Conflict is at the heart of almost every great novel. Whether it’s external or internal, conflict provides a key driving force for the narrative and is often instrumental in giving a mystery or thriller it’s page-turning momentum. I raise the issue of conflict today because of some feedback a fellow author recently received on her draft manuscript citing the failure of the manuscript to take advantage of conflict opportunities and when those did arise, resolving that conflict too quickly. Here at TKZ we often talk about the need for dramatic tension when reviewing first pages, and Jim also blogged yesterday about the ‘certain something’ that each individual writer brings to the keyboard. To this I’d like to add that each of us as writers treat conflict very differently and yet we must all make sure we fully realized the potential for conflict in our novels, and resolve all those points of conflict to a reader’s satisfaction.
The way we accomplish this often reflects our individual talents, but conflict never arises in a vacuum and we must ensure that we have also created characters and situations which ensure our readers are invested in the conflict as well as its resolution. I was acutely reminded of this as I watched the movie Beckett on Netflix last night. Not only was the conflict scattered and confused but the lack of character development meant that I was never invested in the resolution of the conflict or the solution to the so called mystery surrounding why the protagonist was being pursued. I won’t say any more about the movie to avoid spoilers, but watching it made me think more about the nature of conflict in effective story-telling. Here are some of my main take aways (from both the movie and from the feedback given to my writer friend):
- Don’t rush to set up conflict before the reader has time to feel invested in the character. No one will care if the character’s life is in danger or is internally conflicted over something unless we understand/identify with/care about the character. In the movie Beckett, I honestly didn’t feel any connection to the characters before the main conflict/point of dramatic tension arose and thus I didn’t feel invested in the main character’s plight.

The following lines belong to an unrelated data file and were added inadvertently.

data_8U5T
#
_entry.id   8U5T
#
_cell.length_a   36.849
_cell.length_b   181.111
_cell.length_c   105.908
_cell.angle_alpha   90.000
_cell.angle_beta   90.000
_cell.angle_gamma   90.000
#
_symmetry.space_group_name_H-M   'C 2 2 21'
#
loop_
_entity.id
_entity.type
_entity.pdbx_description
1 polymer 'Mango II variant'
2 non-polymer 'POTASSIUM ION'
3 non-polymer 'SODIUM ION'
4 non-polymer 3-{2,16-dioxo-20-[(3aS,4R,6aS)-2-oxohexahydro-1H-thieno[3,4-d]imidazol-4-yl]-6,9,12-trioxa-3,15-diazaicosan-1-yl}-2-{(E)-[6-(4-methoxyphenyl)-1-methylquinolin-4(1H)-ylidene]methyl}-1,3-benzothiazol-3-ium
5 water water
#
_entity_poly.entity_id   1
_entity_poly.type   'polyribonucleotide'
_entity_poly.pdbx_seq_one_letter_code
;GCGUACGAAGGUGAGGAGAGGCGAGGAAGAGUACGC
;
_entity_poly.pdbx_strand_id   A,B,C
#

- Always take a step back from a scene to assess whether you’ve taken advantage of the potential for conflict within it. Often a scene may be dull or boring because it doesn’t take raise the stakes or use the opportunity to explore conflict (whether internally or externally driven). In a mystery for example, if it is too easy for a character to find a clue or pursue an investigation, then the plot can lose much of its momentum. Always think about conflict in your scene and whether you can raise the stakes even higher for your character.
- If you do raise the stakes or take advantage of an opportunity for conflict, don’t squander it by resolving it too quickly. As a reader I don’t want to be eagerly turning the pages in suspense only to find the situation is over too easily or too quickly. This is where pacing is critical because obviously conflict has to be addressed – the key is not to lose momentum by making it too easily overcome or resolved.
- Finally, though the conflict does have to be resolved in the end (maybe not all of it – especially if there is ongoing internal or character driven conflict) but a reader can’t be left hanging. A reader also can’t be holding their breath throughout the book only to have every point of conflict resolved in one big jumbled mess at the end (again, pacing is key).
Anyway, these are just some Monday thoughts on looking at conflict in your novel. TKZers, how do you approach the issue of conflict in your writing? What tips would you add in terms of maximizing the potential opportunity for conflict as well as pacing its resolution in your work…As always, I look forward to hearing your take/thoughts on this!